Open Access (OA) is the practice of providing unrestricted online access to published and peer-reviewed research, made available free of charge to the reader – to share and re-use without financial, legal or technical barriers (other than access to the Internet).
Gold open access: publishing in OA journals where the article is freely and openly available from the time of publication.
Green open access: making a version of the published article available in a repository like KovsieScholar. The version depends on the publishers' sharing policies. Sometimes we're allowed to archive the final, published version to KovsieScholar, and sometimes we're only allowed to archive a post-print.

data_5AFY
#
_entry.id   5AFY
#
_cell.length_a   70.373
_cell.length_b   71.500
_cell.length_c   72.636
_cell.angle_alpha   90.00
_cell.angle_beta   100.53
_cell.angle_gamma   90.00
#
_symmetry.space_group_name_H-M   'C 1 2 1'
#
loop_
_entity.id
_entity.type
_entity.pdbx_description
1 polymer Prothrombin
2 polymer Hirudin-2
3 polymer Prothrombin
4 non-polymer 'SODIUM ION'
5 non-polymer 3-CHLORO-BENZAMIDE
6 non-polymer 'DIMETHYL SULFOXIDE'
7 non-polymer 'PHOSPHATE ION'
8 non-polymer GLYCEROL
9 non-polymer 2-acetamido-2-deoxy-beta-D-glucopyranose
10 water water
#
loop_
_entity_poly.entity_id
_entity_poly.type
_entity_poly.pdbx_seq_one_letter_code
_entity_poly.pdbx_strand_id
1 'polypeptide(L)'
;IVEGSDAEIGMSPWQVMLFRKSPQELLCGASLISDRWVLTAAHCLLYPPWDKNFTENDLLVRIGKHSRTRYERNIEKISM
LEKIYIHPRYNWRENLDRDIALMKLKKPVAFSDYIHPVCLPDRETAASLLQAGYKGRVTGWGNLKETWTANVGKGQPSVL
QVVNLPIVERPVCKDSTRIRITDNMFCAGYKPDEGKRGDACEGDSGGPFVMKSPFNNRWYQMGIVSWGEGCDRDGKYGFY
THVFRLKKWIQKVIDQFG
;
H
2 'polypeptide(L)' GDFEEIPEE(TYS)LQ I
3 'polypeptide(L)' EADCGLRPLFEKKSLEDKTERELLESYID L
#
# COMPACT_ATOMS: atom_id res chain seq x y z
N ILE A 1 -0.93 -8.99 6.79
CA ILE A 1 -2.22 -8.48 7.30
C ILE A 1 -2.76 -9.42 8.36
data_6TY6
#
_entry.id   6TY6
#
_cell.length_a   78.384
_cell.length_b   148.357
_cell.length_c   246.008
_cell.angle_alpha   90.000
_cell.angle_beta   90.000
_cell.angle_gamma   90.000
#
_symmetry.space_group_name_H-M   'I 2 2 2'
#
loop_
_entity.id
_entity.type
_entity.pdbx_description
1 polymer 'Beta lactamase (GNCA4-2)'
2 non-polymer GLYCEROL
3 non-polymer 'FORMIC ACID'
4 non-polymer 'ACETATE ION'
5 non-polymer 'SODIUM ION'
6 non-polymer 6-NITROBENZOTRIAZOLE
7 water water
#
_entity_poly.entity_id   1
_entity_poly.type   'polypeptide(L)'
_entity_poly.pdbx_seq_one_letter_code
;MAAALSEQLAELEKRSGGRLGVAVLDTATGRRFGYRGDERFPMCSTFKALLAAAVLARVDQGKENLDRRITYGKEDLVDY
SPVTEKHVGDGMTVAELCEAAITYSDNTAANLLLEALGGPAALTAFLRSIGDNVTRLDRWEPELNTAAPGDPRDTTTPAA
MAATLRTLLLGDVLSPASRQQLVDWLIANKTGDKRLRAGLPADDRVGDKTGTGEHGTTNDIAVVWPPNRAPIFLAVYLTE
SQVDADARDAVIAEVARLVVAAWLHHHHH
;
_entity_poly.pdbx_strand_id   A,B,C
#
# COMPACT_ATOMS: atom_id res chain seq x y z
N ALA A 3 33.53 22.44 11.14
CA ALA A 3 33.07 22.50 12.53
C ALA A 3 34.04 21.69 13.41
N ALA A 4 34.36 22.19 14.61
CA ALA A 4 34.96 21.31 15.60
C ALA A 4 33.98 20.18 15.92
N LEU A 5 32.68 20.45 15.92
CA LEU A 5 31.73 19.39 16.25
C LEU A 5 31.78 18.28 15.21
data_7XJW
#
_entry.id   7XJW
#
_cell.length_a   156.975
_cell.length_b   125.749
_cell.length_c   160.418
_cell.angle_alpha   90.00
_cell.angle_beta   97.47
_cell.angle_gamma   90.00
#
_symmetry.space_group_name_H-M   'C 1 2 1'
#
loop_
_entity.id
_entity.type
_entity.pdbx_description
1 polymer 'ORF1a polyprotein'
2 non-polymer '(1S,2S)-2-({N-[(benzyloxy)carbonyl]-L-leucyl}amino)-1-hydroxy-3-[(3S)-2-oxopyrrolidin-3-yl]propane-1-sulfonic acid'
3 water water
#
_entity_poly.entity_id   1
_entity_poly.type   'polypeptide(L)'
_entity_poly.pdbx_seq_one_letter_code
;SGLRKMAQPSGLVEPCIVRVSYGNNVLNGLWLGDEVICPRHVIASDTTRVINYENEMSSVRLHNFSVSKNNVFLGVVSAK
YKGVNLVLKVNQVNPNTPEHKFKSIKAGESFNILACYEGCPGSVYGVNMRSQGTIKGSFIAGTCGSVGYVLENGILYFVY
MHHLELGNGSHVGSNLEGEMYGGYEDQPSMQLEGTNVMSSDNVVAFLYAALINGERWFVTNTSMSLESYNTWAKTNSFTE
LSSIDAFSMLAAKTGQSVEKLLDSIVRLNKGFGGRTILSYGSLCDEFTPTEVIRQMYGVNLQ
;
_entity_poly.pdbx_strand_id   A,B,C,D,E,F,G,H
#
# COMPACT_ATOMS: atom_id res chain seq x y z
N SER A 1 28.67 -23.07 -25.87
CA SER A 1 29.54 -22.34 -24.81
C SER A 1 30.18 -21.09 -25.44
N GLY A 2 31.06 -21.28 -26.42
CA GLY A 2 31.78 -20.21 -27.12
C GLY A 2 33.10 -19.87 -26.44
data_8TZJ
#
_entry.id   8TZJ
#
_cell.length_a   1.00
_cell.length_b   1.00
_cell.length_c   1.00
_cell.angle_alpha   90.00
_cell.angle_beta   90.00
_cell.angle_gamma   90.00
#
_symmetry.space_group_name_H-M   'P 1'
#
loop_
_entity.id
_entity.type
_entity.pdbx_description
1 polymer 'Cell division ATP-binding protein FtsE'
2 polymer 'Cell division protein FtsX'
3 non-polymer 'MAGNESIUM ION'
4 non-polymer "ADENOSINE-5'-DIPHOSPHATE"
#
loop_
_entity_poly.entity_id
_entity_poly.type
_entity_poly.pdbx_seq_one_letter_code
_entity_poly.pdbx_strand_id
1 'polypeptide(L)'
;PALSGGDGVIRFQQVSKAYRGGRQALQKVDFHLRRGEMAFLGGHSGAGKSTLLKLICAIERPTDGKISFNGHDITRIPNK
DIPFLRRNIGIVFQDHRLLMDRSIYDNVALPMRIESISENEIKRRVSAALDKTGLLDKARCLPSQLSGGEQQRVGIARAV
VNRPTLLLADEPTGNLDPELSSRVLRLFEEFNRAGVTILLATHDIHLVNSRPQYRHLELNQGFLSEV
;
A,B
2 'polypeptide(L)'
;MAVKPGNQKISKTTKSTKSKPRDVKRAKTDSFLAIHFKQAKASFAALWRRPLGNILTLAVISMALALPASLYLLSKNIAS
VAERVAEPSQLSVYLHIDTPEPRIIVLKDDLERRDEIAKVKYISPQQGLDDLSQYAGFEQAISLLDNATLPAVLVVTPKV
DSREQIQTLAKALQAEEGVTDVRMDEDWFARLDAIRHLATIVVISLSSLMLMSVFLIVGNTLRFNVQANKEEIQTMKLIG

Peter Suber, Director of the Harvard Open Access Project (HOAP) defines OA: "Open Access literature is digital, online, free of charge, and free of most copyright and licensing restrictions." This does not mean that copyright is lost or given away. In fact, OA publishing is based on legally open licenses where the author(s) retain copyright and specifies permitted uses. Open licenses, like Creative Commons licenses, are more aligned with academic freedom than traditional copyright where authors mostly sign away copyright to publishers.
Czerniewicz L. & Goodier S. 2014. Open access in South Africa: A case study and reflections. South African Journal of Science. 110(9/10). DOI:dx.doi.org/10.1590/ sajs.2014/20140111
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